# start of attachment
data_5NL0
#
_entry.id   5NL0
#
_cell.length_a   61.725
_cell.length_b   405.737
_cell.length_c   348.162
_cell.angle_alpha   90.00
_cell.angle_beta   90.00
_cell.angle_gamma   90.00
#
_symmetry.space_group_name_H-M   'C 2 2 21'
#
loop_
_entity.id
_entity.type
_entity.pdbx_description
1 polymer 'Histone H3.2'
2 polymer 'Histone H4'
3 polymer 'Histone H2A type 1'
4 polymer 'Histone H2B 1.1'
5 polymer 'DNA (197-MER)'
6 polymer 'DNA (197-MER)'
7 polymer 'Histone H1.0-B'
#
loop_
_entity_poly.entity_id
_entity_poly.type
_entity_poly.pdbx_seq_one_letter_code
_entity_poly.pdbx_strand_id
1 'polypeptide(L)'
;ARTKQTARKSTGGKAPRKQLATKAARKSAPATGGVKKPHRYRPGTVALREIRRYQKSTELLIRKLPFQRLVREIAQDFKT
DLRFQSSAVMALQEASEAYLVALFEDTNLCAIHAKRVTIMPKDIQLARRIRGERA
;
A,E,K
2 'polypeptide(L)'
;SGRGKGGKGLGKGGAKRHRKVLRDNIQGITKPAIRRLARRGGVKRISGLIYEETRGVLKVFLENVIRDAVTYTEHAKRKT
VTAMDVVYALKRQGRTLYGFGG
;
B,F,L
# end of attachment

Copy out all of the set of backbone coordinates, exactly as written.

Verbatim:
data_5NL0
#
_entry.id   5NL0
#
_cell.length_a   61.725
_cell.length_b   405.737
_cell.length_c   348.162
_cell.angle_alpha   90.00
_cell.angle_beta   90.00
_cell.angle_gamma   90.00
#
_symmetry.space_group_name_H-M   'C 2 2 21'
#
loop_
_entity.id
_entity.type
_entity.pdbx_description
1 polymer 'Histone H3.2'
2 polymer 'Histone H4'
3 polymer 'Histone H2A type 1'
4 polymer 'Histone H2B 1.1'
5 polymer 'DNA (197-MER)'
6 polymer 'DNA (197-MER)'
7 polymer 'Histone H1.0-B'
#
loop_
_entity_poly.entity_id
_entity_poly.type
_entity_poly.pdbx_seq_one_letter_code
_entity_poly.pdbx_strand_id
1 'polypeptide(L)'
;ARTKQTARKSTGGKAPRKQLATKAARKSAPATGGVKKPHRYRPGTVALREIRRYQKSTELLIRKLPFQRLVREIAQDFKT
DLRFQSSAVMALQEASEAYLVALFEDTNLCAIHAKRVTIMPKDIQLARRIRGERA
;
A,E,K
2 'polypeptide(L)'
;SGRGKGGKGLGKGGAKRHRKVLRDNIQGITKPAIRRLARRGGVKRISGLIYEETRGVLKVFLENVIRDAVTYTEHAKRKT
VTAMDVVYALKRQGRTLYGFGG
;
B,F,L